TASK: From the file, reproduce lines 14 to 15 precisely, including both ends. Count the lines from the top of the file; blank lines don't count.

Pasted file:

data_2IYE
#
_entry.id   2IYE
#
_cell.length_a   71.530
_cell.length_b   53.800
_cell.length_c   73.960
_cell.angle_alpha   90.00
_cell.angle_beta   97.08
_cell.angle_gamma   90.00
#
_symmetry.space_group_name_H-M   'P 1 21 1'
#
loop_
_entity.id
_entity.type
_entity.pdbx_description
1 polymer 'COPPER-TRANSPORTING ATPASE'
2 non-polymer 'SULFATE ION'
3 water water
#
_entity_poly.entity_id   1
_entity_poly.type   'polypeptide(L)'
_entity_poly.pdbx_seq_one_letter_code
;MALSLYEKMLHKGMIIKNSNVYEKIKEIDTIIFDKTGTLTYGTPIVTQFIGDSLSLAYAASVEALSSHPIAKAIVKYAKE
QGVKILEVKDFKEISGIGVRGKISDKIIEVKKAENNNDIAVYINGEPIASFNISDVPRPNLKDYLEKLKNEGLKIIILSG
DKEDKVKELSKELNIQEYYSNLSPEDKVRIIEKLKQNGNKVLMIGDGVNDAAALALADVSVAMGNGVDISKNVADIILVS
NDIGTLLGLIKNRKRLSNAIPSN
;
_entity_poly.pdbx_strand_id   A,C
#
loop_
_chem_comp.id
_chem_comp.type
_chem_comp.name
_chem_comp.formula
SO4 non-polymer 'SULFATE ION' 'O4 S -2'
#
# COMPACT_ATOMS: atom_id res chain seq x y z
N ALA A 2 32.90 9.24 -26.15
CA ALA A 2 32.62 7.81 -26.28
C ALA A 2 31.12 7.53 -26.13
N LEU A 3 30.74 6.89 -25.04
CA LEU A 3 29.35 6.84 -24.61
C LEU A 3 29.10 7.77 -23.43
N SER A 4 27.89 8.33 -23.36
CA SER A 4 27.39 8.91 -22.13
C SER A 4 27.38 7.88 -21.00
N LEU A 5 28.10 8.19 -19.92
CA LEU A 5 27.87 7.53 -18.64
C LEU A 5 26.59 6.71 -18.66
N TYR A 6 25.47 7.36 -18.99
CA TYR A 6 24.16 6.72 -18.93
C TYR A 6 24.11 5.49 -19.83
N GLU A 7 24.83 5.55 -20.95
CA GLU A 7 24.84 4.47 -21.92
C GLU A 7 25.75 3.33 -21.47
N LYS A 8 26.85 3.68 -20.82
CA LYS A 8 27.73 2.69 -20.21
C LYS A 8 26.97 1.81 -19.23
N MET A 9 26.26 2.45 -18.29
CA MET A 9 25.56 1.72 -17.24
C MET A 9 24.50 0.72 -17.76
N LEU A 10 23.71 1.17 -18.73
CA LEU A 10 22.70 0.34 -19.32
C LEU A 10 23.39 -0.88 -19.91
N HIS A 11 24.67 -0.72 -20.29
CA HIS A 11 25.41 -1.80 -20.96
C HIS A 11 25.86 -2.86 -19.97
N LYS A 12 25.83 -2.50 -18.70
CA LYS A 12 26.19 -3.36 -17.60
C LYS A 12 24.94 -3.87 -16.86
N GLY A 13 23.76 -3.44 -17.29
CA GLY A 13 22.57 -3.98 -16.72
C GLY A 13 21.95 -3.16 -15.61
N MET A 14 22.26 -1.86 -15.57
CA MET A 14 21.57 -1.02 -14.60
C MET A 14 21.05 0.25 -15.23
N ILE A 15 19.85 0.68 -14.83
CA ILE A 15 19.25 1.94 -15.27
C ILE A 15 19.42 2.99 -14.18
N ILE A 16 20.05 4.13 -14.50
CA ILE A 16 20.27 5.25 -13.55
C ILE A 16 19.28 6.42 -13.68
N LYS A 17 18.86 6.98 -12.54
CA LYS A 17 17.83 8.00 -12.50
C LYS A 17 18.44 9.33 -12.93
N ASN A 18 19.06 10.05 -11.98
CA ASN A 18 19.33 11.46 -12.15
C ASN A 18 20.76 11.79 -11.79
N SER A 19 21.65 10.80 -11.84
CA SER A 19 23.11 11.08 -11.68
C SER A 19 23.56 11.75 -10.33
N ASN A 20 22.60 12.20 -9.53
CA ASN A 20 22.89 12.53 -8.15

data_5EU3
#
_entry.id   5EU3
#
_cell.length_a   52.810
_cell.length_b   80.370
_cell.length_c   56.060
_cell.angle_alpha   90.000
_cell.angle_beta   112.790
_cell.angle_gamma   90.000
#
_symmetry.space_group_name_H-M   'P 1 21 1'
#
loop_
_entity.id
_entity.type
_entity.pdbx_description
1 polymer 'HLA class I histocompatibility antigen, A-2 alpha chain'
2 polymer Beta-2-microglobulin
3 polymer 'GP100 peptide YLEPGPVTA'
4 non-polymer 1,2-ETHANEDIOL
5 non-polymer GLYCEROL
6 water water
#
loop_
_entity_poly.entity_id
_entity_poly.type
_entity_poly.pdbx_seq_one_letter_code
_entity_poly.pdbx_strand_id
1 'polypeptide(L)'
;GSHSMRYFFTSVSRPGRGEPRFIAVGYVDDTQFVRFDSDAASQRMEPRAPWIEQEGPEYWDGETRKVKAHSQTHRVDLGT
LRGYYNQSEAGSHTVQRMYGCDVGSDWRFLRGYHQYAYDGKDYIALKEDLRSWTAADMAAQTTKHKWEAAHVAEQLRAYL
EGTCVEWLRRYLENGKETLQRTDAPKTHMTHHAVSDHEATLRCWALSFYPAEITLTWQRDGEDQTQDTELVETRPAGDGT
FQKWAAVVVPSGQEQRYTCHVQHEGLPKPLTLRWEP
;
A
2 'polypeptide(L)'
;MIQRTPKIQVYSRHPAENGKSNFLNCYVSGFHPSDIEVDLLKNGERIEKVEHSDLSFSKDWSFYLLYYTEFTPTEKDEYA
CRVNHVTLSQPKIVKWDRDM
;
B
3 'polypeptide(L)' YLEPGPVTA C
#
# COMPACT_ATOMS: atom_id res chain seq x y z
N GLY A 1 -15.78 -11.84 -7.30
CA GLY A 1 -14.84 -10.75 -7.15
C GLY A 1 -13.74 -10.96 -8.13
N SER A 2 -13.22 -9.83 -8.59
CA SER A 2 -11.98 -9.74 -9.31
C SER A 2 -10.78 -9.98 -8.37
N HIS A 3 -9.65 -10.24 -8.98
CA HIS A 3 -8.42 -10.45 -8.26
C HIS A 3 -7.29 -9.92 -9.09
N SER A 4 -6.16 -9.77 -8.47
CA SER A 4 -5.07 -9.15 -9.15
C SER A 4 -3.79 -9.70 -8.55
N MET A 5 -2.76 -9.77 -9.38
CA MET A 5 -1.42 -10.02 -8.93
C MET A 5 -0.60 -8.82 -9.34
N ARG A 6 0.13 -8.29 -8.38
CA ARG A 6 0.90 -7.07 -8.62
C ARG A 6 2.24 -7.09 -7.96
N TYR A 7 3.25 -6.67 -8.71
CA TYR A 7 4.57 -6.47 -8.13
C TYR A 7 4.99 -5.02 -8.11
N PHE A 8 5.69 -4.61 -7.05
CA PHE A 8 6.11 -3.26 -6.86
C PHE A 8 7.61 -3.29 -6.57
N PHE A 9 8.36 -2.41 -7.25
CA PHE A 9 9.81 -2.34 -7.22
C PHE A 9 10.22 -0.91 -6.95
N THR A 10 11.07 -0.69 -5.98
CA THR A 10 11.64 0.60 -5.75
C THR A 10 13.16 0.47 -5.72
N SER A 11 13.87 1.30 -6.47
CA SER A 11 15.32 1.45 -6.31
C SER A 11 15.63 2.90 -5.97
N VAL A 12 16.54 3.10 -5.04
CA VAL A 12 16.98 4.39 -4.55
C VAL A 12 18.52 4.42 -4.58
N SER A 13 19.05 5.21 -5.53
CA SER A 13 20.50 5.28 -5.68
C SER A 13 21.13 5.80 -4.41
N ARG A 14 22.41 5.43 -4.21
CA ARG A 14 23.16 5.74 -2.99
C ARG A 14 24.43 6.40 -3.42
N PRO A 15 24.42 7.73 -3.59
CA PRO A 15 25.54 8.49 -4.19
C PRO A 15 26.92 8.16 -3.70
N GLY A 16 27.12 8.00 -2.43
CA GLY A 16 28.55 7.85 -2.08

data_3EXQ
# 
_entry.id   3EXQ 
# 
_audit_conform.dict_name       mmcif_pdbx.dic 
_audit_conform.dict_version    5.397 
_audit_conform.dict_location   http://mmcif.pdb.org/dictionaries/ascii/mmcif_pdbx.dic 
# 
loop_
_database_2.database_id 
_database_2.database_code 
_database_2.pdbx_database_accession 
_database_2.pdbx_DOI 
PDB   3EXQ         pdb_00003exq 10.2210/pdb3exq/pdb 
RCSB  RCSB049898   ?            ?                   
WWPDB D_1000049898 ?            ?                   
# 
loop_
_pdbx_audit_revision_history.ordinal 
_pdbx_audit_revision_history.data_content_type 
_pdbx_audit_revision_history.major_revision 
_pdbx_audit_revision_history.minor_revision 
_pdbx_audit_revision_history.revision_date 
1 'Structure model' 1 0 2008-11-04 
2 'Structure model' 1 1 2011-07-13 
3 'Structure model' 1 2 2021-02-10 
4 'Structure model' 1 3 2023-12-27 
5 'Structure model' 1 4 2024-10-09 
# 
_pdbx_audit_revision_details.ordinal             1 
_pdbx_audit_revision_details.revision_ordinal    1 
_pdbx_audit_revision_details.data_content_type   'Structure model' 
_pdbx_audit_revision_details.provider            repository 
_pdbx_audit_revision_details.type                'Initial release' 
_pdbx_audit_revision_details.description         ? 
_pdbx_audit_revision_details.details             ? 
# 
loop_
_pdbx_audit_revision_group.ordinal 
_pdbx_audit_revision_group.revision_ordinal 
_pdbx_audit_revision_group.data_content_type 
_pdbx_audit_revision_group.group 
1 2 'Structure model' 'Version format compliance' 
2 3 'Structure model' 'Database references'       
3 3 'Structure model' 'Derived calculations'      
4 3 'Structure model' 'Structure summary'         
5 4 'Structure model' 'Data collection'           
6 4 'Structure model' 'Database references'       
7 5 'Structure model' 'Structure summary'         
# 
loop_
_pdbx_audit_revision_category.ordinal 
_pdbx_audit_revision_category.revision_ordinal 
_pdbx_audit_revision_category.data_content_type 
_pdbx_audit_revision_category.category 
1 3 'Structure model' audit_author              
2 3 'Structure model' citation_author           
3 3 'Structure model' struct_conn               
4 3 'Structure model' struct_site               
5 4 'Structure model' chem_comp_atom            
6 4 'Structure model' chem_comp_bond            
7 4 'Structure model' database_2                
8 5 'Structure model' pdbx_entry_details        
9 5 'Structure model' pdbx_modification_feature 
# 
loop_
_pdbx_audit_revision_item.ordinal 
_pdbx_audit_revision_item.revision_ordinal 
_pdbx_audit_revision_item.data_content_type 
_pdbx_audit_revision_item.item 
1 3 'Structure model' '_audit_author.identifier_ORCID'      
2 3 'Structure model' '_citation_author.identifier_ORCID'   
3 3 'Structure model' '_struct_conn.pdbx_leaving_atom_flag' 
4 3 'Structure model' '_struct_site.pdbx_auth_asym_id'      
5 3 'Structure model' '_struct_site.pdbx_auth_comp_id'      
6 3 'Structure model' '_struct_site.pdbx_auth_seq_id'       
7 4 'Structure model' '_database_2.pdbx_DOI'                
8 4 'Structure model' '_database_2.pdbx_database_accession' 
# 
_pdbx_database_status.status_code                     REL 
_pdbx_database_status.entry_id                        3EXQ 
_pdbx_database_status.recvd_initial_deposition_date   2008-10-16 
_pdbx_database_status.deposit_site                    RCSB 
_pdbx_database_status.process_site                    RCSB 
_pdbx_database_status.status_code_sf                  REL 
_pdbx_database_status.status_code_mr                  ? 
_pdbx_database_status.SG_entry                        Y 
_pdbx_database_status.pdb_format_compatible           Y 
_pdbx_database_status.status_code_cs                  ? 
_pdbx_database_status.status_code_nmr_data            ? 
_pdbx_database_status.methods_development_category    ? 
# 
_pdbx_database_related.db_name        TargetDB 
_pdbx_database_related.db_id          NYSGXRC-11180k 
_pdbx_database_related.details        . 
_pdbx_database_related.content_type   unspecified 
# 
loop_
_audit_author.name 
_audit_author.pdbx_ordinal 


loop_
_entity.id